Water Quality Information Center at the National Agricultural Library
Agricultural Research Service, U.S. Department of Agriculture


103 citations from the Agricola Database
1992 - September 1998

Mary Stevanus
Water Quality Information Center

This electronic bibliography is intended primarily to provide awareness of recent investigations and discussions of a topic and is not intended to be in-depth and exhaustive. The inclusion or omission of a particular publication or citation shoul d not be construed as endorsement or disapproval. Citations are arranged alphabetically by title and abstracts are included where available. All citations are in English unless otherwise noted.

Send suggestions for electronic bibliographies related to water resources and agriculture to wqic@ars.usda.gov.

To locate a publication cited in this bibliography, please contact your local, state, or university library. If you are unable to locate a particular publication, your library can contact the National Agricultural Library (please see "Document Delivery Services" at http://www.nal.usda.gov/ddsb/).

  1. Absorbing possibilities: phytoremediation.
    Black, H.
    Environ-health-perspect. Research Triangle Park, N.C. : Public Health Service, U.S. Dept. of Health and Human Services. Dec 1995. v. 103 (12) p. 1106-1108.
    NAL Call #: RA565.A1E54

    Descriptors: plants- bioremediation- pollutants- polluted-soils uptake- absorption-

  2. Accumulation of phenol by Potamogeton crispus from aqueous industrial waste.
    Hafez, N., Abdalla, S., and Ramadan, Y. S.
    Bull environ contam toxicol 60: 6 pp. 944-948. (June 1998).
    NAL Call #: RA1270.P35A1

    Descriptors: phytoremediation-

  3. Adsorption of naphthalene onto plant roots.
    Schwab, A. P., Al Assi, A. A., and Banks, M. K.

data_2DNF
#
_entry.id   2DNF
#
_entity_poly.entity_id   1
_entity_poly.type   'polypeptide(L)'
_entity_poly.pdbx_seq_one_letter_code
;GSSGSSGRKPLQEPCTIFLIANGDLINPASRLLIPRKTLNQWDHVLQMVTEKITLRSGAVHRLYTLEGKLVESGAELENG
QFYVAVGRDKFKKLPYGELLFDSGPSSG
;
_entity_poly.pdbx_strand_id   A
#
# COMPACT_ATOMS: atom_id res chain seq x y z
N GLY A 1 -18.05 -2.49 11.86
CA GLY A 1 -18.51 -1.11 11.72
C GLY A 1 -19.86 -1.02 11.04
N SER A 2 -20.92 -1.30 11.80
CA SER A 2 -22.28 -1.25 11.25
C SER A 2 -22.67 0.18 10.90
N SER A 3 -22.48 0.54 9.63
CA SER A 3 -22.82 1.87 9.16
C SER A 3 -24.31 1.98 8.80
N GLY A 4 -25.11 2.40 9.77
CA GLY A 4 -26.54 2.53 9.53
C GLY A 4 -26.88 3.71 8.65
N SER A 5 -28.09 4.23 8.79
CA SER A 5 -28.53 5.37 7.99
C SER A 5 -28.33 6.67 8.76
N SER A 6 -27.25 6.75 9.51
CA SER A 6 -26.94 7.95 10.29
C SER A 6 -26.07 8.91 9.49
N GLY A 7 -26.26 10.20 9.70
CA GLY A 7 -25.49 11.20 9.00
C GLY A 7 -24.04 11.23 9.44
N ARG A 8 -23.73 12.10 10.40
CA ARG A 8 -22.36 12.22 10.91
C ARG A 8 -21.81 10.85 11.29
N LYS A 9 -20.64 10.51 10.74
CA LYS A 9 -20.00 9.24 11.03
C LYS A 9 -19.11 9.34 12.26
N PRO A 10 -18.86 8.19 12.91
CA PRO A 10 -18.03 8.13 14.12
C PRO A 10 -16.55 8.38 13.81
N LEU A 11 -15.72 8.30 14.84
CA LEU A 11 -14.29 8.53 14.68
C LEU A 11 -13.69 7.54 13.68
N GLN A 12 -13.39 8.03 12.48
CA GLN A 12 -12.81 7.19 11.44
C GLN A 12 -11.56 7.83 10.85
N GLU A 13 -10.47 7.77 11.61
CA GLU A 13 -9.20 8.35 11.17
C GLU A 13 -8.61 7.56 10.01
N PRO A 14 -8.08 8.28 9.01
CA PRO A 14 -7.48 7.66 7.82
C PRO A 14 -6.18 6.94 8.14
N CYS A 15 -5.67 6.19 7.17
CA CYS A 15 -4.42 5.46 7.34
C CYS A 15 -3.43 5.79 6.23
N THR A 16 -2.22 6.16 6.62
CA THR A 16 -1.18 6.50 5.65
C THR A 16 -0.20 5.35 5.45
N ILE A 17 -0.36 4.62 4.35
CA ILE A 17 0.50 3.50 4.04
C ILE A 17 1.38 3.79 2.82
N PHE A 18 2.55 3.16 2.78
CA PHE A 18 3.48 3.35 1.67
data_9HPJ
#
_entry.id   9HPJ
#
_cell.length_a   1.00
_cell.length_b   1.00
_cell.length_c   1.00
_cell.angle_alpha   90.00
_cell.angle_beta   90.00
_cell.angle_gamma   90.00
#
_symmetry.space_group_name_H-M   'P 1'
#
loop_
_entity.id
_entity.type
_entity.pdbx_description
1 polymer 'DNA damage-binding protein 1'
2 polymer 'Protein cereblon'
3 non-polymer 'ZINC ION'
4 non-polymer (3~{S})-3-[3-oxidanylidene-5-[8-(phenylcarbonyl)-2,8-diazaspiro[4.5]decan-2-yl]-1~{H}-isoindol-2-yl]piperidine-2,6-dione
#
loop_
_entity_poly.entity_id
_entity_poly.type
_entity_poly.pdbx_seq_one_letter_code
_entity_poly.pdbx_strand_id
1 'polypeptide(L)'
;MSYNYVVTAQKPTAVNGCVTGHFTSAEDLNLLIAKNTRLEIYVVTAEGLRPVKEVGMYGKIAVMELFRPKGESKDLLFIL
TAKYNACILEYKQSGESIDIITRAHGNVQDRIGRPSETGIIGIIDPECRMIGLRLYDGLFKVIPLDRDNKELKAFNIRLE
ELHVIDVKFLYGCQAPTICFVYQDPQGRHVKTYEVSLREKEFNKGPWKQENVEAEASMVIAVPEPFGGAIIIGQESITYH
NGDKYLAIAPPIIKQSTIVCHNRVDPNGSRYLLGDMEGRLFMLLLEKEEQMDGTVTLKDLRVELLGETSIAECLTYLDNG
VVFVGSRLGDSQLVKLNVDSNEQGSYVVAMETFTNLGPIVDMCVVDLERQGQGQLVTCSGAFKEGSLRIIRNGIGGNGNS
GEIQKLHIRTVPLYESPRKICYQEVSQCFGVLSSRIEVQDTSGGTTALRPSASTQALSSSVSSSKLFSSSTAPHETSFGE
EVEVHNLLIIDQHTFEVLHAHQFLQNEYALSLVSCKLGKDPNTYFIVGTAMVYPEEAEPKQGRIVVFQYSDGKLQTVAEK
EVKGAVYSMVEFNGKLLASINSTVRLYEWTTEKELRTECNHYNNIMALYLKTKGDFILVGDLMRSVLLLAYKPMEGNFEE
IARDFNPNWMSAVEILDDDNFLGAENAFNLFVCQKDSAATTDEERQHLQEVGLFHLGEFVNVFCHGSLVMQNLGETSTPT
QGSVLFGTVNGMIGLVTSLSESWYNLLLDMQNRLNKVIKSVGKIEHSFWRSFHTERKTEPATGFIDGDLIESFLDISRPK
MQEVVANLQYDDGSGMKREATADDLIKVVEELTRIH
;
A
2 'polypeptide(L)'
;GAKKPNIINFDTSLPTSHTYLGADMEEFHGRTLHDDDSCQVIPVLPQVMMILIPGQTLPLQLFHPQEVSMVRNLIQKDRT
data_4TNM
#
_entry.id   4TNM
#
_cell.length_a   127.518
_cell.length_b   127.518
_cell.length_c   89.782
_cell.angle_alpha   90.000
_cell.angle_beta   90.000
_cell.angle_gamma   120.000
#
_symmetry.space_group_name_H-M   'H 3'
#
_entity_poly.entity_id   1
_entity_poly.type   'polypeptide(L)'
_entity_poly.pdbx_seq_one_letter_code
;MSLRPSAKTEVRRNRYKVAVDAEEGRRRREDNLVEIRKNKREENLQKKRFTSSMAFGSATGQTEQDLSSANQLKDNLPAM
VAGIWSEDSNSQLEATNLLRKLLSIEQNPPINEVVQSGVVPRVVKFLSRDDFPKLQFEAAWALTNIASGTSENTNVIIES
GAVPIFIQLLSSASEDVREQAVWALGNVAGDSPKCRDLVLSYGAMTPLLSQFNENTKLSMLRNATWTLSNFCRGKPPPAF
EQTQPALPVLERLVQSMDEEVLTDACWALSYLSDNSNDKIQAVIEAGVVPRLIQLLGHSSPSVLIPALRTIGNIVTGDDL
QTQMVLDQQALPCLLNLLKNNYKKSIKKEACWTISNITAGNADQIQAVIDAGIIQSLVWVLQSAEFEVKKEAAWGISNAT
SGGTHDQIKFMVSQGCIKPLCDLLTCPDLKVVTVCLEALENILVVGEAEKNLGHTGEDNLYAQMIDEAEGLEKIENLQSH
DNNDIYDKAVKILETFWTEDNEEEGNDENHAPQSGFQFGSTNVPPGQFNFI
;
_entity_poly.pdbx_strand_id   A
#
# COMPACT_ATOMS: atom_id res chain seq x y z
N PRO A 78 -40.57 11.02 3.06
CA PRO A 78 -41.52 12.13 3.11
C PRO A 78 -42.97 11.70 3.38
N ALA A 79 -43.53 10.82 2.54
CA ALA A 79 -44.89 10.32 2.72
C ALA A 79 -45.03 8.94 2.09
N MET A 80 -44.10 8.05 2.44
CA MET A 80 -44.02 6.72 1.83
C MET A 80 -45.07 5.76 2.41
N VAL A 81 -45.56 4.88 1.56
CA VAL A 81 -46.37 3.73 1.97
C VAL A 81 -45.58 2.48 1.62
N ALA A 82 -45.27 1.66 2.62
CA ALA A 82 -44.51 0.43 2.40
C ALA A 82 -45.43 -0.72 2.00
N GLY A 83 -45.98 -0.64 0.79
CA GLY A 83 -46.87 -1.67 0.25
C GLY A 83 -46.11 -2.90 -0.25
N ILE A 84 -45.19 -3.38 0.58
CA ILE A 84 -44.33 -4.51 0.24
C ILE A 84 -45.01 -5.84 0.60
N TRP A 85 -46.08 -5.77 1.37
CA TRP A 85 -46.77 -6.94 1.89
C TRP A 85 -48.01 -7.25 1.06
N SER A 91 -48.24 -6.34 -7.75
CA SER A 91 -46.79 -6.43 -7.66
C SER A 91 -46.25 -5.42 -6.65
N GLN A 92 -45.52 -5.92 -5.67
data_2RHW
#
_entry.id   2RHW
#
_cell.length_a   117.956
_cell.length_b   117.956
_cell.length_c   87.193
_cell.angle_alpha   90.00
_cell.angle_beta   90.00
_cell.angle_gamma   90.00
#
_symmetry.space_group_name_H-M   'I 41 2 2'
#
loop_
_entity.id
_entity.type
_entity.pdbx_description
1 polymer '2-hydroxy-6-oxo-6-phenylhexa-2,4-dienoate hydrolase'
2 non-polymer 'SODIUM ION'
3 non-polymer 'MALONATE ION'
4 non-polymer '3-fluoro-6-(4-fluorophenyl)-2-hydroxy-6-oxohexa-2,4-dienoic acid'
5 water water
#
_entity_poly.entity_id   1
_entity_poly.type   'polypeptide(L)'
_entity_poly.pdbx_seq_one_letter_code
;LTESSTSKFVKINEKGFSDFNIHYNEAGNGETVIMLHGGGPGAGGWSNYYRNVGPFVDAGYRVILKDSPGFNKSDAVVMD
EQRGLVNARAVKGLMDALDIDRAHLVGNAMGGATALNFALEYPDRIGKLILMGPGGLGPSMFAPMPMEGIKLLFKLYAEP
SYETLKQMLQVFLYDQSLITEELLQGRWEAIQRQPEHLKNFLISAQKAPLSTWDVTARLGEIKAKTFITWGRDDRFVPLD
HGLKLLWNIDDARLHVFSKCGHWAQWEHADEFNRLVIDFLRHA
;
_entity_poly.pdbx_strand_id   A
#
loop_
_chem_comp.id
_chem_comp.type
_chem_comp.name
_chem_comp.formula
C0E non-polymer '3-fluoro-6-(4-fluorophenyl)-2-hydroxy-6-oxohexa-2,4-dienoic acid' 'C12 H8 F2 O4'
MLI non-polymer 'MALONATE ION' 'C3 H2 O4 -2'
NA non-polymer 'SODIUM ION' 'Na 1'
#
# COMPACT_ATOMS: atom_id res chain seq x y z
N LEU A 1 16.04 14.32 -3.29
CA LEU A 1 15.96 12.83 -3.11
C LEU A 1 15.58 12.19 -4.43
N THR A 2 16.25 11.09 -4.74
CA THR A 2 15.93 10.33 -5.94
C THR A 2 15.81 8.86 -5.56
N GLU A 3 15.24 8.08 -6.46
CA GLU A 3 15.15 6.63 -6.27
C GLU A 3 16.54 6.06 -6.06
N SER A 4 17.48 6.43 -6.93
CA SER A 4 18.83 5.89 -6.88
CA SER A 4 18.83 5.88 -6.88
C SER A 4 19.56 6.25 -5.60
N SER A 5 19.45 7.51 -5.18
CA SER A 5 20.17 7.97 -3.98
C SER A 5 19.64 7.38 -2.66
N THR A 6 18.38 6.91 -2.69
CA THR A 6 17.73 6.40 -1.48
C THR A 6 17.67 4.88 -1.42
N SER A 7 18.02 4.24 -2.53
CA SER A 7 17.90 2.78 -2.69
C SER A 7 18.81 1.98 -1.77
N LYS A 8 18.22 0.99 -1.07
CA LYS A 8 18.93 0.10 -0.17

J environ qual. 27: 1 pp. 220-224. (Jan/Feb 1998).
    NAL Call #: QH540.J6

    Descriptors: contaminants- bioremediation- festuca-arundinacea medicago-sativa.
    Abstract: Higher plants are being used to enhance the remediation of soils contaminated with recalcitrant organic compounds, but the mechanisms of dissipation have not been established. One possible step in the phytoremediation process is adsorpti on of the organic contaminant onto the surface of the roots and subsequent uptake and/or degradation. To determine the affinity of plant roots for naphthalene, a polycyclic aromatic hydrocarbon, adsorption was quantified for tall fescue (Festuca arundinac ea Schreber) and alfalfa (Medicago sativa L.). Equilibrium adsorption for naphthalene was determined for fresh roots of each species at three growth stages. For both fescue and alfalfa, adsorption was described by the Freundlich isotherm. Adsorption incre ased by as much as a factor of four with later growth stage of the plants. Alfalfa roots had approximately twice the affinity for naphthalene than fescue roots, despite a greater surface area per unit mass of root for fescue. Alfalfa also had a greater li pid content than fescue (10 g lipid/kg dry root vs. 4.5 g/kg), indicating that lipid content is a controlling factor in adsorption of naphthalene onto plant roots.

  4. Alfalfa plants and associated microorganisms promote biodegradation rather than volatilization of organic substances from ground water.
    Davis, L. C., Muralidharan, N., Visser, V. P., Chaffin, C., Fateley, W. G., Erickson, L. E., and Hammaker, R. M.
    Bioremediation through rhizosphere technology. Washington, DC : American Chemical Society, 1994. p. 112-122.
    NAL Call #: QD1.A45-no.563

    Descriptors: medicago-sativa rhizosphere- bioremediation- organic-compounds toluene- phenols- soil-bacteria soil-fungi respiration- groundwater-

  5. Aquatic plant augmented TNT degradation--analysis of reaction kinetics.
    Qaisi, K. M., Thibodeaux, L. J., and Adrian, D.
    J environ sci health Part A, Environ sci eng toxic hazard substance control. A31: 7 pp. 1595-1603. (1996).
    NAL Call #: TD172.J6

    Descriptors: aromatic-hydrocarbons biodegradation- aquatic-plants kinetics- bioremediation- trinitrotoluene-

  6. Arabidopsis thaliana as a model system for studying lead accumulation and tolerance in plants.
    Chen, J., Huang, J. W., Caspar, T., and Cunningham, S. D.
    Phytoremediation of soil and water contaminants . Washington, DC : American Chemical Society, 1997. p. 264-273.
    NAL Call #: QD1.A45-no.664